city. In 1867, the Springfield Gas Machine was made by Gilbert and Barker Manufacturing Company as a suburban and rural alternative to the urban system. “This system was portable – it could be installed at individual houses and businesses,” Dr. Linebaugh said. Gilbert and Barker sold both the gas and the machine to individuals. “By retaining the ability to sell the supply, they kept customers on the hook,” Dr. Linebaugh said. By 1880, Gilbert and Barker was the largest retailer of gasoline in the United States, selling about three million gallons per year, according to Dr. Linebaugh. The social benefits to gas lighting were numerous. “It was important for the growth of early suburbia and country houses like Ventfort Hall,” Dr. Linebaugh said. “It really did improve the quality of life.” In the winter, with the sun going down around 5 p.m., the time for leisure and entertainment was often cut short. The addition of lighting to people’s homes lengthened the day. “People could read or have parties late into the night,” Dr. Line-



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Dr. Lahey’s Garden Center and Landscaping 1032 South Street (Behind Guido’s) • Pittsfield, MA 413-443-7321 • Specializing in stone work and full service landscaping baugh said, adding that the social aspect of lighting was one of the main reasons it was installed in homes like Ventfort Hall. “Interior decorators really began to think about light fixtures and lighting when designing homes.” Dr. Linebaugh added that The Decoration of Houses, Edith Wharton’s 1897 book on interior decorating, specified the use of gas lighting. In the business world, the addition of lighting allowed for the creation of third shifts and safer working conditions, especially in more industrial settings, such as the paper mills in Lee. The era of gas lighting came to a close in the 1920s as electricity became more widely used.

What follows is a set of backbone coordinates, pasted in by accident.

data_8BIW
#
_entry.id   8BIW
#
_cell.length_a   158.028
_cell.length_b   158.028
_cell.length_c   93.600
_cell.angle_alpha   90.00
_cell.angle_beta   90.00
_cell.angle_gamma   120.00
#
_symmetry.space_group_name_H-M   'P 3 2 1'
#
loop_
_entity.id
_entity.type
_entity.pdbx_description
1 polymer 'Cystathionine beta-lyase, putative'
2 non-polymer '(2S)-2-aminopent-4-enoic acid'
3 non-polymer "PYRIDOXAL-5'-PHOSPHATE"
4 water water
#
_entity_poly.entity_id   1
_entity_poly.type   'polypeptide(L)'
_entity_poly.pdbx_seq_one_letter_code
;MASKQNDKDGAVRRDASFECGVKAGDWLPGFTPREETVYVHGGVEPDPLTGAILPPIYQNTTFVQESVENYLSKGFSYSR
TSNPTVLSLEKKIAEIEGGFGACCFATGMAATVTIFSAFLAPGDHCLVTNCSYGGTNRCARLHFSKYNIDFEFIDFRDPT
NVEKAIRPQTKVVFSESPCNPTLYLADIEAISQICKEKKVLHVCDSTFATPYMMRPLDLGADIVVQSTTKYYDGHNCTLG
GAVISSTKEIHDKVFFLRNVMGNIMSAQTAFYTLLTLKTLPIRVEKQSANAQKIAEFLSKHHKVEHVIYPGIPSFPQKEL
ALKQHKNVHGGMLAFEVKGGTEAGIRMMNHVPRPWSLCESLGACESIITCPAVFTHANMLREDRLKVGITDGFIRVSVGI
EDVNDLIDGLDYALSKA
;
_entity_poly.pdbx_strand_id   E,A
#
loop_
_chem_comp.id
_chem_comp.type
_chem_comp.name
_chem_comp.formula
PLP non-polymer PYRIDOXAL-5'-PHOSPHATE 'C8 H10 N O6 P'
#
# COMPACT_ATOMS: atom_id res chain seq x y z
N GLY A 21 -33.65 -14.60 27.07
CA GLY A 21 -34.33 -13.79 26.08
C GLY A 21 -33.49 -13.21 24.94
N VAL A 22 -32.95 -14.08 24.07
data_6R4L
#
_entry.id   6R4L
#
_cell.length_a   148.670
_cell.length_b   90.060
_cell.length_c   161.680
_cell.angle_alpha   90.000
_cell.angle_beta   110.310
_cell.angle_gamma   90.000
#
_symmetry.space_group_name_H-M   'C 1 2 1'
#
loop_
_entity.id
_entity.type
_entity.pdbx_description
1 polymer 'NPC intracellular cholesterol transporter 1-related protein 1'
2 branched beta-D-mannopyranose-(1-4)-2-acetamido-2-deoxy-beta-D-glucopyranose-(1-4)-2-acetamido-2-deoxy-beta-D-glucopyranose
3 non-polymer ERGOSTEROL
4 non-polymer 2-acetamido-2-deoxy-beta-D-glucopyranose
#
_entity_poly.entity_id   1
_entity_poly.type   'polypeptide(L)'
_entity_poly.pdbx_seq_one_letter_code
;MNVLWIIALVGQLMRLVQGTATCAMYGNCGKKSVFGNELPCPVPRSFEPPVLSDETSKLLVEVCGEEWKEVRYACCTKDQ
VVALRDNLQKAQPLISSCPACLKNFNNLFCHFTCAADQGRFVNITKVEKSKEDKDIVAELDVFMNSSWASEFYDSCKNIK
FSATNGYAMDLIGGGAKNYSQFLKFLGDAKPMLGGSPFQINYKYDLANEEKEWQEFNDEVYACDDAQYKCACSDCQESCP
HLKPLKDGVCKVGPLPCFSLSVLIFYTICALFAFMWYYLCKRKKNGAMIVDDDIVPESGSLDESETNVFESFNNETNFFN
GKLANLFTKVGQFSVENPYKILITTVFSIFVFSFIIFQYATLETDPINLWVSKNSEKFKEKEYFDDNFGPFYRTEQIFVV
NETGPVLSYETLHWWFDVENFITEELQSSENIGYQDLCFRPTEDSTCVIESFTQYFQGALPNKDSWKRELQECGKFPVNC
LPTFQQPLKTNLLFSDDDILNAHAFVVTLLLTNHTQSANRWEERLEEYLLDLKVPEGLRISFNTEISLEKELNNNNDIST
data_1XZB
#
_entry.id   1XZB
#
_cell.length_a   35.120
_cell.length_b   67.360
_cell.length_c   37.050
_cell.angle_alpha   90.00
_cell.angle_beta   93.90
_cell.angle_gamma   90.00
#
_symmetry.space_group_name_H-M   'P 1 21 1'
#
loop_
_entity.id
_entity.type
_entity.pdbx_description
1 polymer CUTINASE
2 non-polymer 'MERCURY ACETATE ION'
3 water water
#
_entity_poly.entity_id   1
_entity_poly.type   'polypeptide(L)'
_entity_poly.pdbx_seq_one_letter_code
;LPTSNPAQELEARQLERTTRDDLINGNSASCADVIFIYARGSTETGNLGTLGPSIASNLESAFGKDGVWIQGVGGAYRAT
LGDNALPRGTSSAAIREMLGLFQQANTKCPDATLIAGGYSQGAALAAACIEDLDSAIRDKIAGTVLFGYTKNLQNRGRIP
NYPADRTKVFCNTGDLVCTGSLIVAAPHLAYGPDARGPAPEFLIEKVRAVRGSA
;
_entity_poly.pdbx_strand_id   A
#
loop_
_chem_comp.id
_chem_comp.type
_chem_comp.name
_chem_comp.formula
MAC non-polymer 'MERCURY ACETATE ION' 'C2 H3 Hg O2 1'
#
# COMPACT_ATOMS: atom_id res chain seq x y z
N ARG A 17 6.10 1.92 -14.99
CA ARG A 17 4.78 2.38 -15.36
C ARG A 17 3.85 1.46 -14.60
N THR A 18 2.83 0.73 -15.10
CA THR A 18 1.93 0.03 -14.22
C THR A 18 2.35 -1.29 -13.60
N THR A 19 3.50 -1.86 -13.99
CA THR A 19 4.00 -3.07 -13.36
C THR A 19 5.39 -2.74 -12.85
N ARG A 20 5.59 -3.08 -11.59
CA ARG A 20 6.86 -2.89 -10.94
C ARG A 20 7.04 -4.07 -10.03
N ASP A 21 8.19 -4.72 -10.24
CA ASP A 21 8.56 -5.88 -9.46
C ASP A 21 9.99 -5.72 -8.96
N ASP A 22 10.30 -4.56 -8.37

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Gabby is an inspiration The world knows that on January 8, 20ll, as Arizona Congresswoman Gabrielle Giffords, then in her second term, stood chatting with some of her constituents on a street corner in Tucson, a gunman shot her in the head, left six others dead and wounded 13. The basis of this book is her very long, very hard, very painful, but determined recovery. At her side was her astronaut husband, commander of the space shuttle Endeavor on its final mission – trying to decide, actually, whether he should give up that position in order to stay with her. As for the final space shuttle launch, not only did Gabby get to go to Cape Canaveral, but once it was successfully in space, was given roses from its captain (there is a picture of her holding them). Among the many things that make this book so interesting is the couple’s participation in vital parts of American life. Gabby supported Obama’s healthcare bill, and for that she was targeted with nasty stuff: Gabby dressed as death, carrying a scythe; someone shot out the glass door of her office; one Tea Party member suggested supporters “get on target for victory by paying $50 to shoot a fully automatic M16 to keep Giffords from office.” Gabby had been so active, she was targeted by Sarah Palin (when the president called about Gabby’s condition, Mark “vented” to him about Palin). Mark was decorated during the Iraq War for sinking an Iraqi ship. Before he did that, to make sure he had the right ship, he got out his map book – eastern flags are so confusing – and flew alongside the ship to be sure he was going to be hitting the right one. One of Gabby’s hardest struggles was relearning language as she struggled with aphasia. The book strikes and keeps such a good tone. It is written – by Mark – with such love and with such respect for his wife’s principles, her determination. Toward the end of the book she finds herself concerned about the vote on raising the debt ceiling. What if it were close? What if